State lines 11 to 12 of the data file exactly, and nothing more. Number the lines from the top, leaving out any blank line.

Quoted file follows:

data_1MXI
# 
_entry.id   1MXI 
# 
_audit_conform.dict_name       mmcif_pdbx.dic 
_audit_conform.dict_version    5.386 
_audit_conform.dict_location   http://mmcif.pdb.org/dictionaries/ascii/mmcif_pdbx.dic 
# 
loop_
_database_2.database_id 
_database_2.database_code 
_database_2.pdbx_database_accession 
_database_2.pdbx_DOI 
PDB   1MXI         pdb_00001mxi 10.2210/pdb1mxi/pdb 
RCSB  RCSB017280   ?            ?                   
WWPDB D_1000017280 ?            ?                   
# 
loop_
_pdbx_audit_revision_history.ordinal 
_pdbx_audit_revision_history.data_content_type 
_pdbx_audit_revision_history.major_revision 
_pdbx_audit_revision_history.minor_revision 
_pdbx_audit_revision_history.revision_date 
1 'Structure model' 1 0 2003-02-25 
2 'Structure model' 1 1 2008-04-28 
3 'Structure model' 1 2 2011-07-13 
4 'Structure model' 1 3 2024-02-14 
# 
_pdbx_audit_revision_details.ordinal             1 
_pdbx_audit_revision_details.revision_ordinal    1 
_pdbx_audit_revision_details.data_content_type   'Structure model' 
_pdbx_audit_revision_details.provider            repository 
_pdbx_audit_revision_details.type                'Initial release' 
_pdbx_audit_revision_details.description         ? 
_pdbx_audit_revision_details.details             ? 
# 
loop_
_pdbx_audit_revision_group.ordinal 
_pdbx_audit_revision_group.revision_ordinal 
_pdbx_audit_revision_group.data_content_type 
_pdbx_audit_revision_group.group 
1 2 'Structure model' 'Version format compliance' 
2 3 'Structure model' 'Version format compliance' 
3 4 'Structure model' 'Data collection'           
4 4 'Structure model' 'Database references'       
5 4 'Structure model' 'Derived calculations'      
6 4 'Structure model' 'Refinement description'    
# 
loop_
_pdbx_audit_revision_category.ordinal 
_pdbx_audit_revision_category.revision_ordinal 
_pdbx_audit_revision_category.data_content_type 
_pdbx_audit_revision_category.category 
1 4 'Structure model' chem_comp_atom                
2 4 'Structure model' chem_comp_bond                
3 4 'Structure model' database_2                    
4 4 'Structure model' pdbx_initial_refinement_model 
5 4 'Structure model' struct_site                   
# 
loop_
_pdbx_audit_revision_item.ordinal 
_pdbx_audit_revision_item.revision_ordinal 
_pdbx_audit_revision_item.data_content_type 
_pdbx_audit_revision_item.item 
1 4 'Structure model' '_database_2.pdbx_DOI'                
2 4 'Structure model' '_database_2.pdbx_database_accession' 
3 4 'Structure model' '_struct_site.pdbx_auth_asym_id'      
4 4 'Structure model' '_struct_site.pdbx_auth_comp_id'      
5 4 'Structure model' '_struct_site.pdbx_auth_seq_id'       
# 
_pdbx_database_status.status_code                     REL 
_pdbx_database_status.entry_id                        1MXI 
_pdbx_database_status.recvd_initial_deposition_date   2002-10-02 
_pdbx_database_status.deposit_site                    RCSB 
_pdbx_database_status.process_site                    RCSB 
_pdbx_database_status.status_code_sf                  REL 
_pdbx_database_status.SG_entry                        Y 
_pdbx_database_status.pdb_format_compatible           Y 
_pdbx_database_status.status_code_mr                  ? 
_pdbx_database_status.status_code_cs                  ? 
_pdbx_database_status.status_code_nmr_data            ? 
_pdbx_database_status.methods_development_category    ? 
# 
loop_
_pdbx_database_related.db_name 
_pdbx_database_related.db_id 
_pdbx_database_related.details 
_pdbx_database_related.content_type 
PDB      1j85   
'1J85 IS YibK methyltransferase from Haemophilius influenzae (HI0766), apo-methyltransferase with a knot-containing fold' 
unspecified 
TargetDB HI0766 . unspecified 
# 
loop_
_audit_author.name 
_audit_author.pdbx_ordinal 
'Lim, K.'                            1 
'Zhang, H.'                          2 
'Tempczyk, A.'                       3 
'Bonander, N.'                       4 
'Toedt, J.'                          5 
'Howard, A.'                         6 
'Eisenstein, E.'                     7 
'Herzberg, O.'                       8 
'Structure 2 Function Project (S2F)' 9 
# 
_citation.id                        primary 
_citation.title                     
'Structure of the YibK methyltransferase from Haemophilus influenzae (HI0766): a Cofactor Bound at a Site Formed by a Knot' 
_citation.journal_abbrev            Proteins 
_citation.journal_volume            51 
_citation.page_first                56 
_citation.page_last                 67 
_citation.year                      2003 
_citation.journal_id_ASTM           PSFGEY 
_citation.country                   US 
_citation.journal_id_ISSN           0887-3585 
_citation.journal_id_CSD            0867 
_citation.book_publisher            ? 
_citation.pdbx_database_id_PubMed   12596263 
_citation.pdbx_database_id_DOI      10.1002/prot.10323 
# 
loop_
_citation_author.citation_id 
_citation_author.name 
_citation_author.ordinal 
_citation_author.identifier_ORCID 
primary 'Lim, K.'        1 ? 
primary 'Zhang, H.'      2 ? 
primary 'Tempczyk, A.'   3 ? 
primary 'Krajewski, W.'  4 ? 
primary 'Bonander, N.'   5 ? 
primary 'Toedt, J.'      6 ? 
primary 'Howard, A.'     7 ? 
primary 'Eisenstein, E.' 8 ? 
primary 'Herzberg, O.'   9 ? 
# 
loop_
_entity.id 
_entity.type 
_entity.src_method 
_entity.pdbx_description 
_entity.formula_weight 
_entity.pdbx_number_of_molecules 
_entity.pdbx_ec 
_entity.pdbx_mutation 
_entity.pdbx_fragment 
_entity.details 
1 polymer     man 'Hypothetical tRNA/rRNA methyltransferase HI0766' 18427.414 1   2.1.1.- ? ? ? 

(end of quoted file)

_database_2.database_code 
_database_2.pdbx_database_accession 